Summary publication

Executive Summary

After 10 years, and despite closing the gap being a national bipartisan priority, it is clear that Australian governments at all levels are, in key respects, failing Australia’s First Peoples.

In February 2016, the Close the Gap Campaign (the Campaign) welcomed the Prime Minister’s words at his first Closing the Gap report to Parliament where he said ‘we have to stay the course on key policy priorities’ and that it is time for governments to ‘do things with Aboriginal people, not do things to’ Aboriginal people. In his speech, the Prime Minister said:

I will honour that commitment not by delivering to Indigenous Australians, but by working with Aboriginal and Torres Strait Islander leaders and their communities across Australia...[1]

And yet, as shown by the recent report of the Australian National Audit Office regarding the Indigenous Advancement Strategy,[2] across nearly every government funded program, initiative or portfolio responsibility we see the continuation of imposed, unengaged and often rushed service delivery.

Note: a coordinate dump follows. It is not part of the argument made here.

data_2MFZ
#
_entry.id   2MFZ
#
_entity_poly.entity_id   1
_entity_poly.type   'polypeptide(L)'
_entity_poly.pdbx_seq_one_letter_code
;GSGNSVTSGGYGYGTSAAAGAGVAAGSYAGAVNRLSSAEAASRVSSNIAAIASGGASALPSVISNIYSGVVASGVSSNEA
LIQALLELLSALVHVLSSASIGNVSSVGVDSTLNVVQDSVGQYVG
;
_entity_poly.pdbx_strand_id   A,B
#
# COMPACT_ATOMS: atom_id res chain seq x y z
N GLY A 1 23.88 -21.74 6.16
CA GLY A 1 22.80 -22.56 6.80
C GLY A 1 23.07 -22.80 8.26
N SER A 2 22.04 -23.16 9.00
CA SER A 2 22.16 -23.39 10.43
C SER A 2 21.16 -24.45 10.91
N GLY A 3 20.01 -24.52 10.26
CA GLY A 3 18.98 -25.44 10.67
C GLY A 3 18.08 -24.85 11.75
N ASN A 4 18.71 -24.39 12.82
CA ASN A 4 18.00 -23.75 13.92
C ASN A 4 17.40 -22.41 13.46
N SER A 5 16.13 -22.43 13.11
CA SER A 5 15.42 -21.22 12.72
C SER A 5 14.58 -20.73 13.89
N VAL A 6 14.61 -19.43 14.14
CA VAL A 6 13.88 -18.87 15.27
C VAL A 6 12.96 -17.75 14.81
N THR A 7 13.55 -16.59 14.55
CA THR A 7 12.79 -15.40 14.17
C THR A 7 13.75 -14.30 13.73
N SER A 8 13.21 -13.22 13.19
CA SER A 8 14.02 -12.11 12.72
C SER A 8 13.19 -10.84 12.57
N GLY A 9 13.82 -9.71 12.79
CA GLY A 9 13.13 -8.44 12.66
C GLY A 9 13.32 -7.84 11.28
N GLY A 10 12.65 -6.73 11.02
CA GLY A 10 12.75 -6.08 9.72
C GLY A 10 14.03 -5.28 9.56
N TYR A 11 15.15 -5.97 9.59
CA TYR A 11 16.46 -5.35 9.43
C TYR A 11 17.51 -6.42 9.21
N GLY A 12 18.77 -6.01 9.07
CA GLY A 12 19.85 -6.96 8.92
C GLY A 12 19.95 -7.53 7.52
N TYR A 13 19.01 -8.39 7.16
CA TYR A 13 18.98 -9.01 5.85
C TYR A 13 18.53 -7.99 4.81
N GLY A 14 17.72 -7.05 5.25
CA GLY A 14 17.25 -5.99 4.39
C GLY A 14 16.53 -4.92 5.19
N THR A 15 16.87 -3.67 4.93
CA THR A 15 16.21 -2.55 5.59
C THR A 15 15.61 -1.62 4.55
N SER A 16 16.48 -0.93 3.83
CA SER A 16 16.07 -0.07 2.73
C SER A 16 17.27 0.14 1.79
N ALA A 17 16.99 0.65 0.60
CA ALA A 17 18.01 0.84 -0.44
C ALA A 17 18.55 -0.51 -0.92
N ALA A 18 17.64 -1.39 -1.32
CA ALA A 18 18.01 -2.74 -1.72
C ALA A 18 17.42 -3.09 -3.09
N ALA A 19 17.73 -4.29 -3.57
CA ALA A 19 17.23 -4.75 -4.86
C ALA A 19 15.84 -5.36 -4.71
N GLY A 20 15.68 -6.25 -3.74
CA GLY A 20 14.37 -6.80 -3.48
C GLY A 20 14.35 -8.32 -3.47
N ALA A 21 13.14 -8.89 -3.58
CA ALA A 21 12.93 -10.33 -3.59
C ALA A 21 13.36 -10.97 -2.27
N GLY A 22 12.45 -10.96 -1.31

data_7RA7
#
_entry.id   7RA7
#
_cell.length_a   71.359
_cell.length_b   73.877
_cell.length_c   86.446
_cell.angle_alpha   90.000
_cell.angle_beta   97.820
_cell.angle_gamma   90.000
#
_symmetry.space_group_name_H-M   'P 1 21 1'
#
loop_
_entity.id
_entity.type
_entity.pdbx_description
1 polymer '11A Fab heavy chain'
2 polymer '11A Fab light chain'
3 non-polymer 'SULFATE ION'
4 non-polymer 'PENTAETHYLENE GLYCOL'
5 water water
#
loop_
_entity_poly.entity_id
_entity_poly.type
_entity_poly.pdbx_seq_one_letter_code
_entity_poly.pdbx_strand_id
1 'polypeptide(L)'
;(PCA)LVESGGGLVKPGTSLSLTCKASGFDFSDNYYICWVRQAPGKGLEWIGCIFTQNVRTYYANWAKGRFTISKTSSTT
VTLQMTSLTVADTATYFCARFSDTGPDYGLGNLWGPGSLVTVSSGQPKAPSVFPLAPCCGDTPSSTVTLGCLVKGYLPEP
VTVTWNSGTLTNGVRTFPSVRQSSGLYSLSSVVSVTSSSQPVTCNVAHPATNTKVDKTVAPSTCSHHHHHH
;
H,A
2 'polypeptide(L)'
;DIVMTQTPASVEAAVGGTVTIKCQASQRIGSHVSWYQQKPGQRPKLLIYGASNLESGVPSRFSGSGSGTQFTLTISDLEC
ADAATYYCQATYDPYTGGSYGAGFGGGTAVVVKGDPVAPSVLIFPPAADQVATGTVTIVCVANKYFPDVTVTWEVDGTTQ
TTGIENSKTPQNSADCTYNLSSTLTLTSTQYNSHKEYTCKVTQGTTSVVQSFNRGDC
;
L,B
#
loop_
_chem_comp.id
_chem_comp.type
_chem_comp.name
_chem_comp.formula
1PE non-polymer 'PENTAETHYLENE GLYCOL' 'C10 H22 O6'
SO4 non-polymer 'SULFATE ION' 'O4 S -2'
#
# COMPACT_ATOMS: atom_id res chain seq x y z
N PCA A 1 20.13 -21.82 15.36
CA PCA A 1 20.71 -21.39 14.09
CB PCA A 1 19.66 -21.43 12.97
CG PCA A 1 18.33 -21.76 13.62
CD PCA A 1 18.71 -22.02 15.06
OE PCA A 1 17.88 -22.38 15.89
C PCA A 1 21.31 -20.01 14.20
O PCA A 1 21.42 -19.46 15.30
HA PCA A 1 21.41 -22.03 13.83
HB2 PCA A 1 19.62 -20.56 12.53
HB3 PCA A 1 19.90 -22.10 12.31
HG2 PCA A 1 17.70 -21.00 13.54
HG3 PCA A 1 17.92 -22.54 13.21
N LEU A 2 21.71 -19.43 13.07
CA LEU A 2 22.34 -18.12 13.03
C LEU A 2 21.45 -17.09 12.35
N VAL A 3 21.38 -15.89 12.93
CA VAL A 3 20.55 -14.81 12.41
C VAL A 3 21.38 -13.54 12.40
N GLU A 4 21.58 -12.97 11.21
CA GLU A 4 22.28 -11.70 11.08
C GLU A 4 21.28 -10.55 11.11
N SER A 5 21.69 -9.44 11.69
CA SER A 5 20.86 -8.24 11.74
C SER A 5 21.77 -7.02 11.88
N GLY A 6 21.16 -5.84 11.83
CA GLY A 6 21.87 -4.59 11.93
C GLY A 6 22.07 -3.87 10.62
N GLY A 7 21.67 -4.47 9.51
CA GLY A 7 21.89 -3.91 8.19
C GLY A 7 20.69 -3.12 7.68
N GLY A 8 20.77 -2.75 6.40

Long-standing Close the Gap Campaign leader and CEO of The Lowitja Institute, Mr Romlie Mokak said at the 2016 Medicine & Society Oration that:

Power in the policy world sits with others, not with Aboriginal and Torres Strait Islander peoples. It resides outside of the domain of Aboriginal and Torres Strait Islander people. We must redress the power imbalance.[3]

In his Medicine and Society Oration, Romlie Mokak went on to say that ...

we are outsiders to the intimate internal discussions about our very own health and wellbeing.[4]

This must change in 2017.

Prime Minister, and all Members of Parliament I say to you that Aboriginal and Torres Strait Islander people have the solutions to the difficulties we face.

Consider for a moment the 2.5 million episodes of care delivered to our people by Aboriginal Community Controlled Heath Organisations each year.

This community-controlled work is echoed by many of our organisations here today, and amplified by countless individual and community efforts working for change.
Imagine this work stretching out over decades as it has.

We need a new relationship that respects and harnesses this expertise, and recognises our right to be involved in decisions being made about us.

A new relationship where we have a seat at the table when policies are developed.

Dr Jackie Huggins
Redfern Statement Parliamentary Event, 14 February 2017